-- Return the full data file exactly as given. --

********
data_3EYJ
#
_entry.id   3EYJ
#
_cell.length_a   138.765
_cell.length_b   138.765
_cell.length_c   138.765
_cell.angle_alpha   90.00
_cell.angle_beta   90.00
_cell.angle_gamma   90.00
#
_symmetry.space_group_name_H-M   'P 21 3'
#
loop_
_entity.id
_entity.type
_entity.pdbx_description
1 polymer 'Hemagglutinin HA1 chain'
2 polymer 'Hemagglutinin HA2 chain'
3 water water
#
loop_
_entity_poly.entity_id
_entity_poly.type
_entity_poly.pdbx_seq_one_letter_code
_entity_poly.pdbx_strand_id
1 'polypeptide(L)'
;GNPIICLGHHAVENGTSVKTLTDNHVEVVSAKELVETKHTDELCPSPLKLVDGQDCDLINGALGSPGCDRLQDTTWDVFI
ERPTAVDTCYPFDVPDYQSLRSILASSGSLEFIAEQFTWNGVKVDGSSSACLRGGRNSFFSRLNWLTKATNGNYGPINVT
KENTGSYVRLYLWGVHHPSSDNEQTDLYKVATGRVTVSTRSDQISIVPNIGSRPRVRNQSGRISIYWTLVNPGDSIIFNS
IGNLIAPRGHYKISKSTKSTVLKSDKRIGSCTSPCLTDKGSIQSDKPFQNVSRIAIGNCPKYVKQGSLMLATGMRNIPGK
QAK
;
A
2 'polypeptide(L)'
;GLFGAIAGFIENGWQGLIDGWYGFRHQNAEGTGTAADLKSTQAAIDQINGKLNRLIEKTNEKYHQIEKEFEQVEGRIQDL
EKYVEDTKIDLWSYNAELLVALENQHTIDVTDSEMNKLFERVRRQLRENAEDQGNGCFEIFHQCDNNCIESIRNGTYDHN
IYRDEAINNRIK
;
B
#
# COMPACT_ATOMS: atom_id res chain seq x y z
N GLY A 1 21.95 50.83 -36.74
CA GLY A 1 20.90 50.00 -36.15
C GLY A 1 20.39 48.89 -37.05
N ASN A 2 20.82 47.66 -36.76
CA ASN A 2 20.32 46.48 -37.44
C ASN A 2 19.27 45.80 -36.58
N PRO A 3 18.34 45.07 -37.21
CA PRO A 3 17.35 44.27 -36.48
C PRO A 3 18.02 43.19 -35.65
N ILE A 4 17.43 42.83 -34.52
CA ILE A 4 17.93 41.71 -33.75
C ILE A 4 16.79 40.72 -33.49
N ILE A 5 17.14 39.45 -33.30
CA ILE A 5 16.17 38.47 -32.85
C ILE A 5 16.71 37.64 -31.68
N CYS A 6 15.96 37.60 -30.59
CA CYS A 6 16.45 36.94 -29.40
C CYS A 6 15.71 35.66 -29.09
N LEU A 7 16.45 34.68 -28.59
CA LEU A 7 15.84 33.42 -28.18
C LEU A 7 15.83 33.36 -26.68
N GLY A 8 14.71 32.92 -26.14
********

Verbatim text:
data_3EYJ
#
_entry.id   3EYJ
#
_cell.length_a   138.765
_cell.length_b   138.765
_cell.length_c   138.765
_cell.angle_alpha   90.00
_cell.angle_beta   90.00
_cell.angle_gamma   90.00
#
_symmetry.space_group_name_H-M   'P 21 3'
#
loop_
_entity.id
_entity.type
_entity.pdbx_description
1 polymer 'Hemagglutinin HA1 chain'
2 polymer 'Hemagglutinin HA2 chain'
3 water water
#
loop_
_entity_poly.entity_id
_entity_poly.type
_entity_poly.pdbx_seq_one_letter_code
_entity_poly.pdbx_strand_id
1 'polypeptide(L)'
;GNPIICLGHHAVENGTSVKTLTDNHVEVVSAKELVETKHTDELCPSPLKLVDGQDCDLINGALGSPGCDRLQDTTWDVFI
ERPTAVDTCYPFDVPDYQSLRSILASSGSLEFIAEQFTWNGVKVDGSSSACLRGGRNSFFSRLNWLTKATNGNYGPINVT
KENTGSYVRLYLWGVHHPSSDNEQTDLYKVATGRVTVSTRSDQISIVPNIGSRPRVRNQSGRISIYWTLVNPGDSIIFNS
IGNLIAPRGHYKISKSTKSTVLKSDKRIGSCTSPCLTDKGSIQSDKPFQNVSRIAIGNCPKYVKQGSLMLATGMRNIPGK
QAK
;
A
2 'polypeptide(L)'
;GLFGAIAGFIENGWQGLIDGWYGFRHQNAEGTGTAADLKSTQAAIDQINGKLNRLIEKTNEKYHQIEKEFEQVEGRIQDL
EKYVEDTKIDLWSYNAELLVALENQHTIDVTDSEMNKLFERVRRQLRENAEDQGNGCFEIFHQCDNNCIESIRNGTYDHN
IYRDEAINNRIK
;
B
#
# COMPACT_ATOMS: atom_id res chain seq x y z
N GLY A 1 21.95 50.83 -36.74
CA GLY A 1 20.90 50.00 -36.15
C GLY A 1 20.39 48.89 -37.05
N ASN A 2 20.82 47.66 -36.76
CA ASN A 2 20.32 46.48 -37.44
C ASN A 2 19.27 45.80 -36.58
N PRO A 3 18.34 45.07 -37.21
CA PRO A 3 17.35 44.27 -36.48
C PRO A 3 18.02 43.19 -35.65
N ILE A 4 17.43 42.83 -34.52
CA ILE A 4 17.93 41.71 -33.75
C ILE A 4 16.79 40.72 -33.49
N ILE A 5 17.14 39.45 -33.30
CA ILE A 5 16.17 38.47 -32.85
C ILE A 5 16.71 37.64 -31.68
N CYS A 6 15.96 37.60 -30.59
CA CYS A 6 16.45 36.94 -29.40
C CYS A 6 15.71 35.66 -29.09
N LEU A 7 16.45 34.68 -28.59
CA LEU A 7 15.84 33.42 -28.18
C LEU A 7 15.83 33.36 -26.68
N GLY A 8 14.71 32.92 -26.14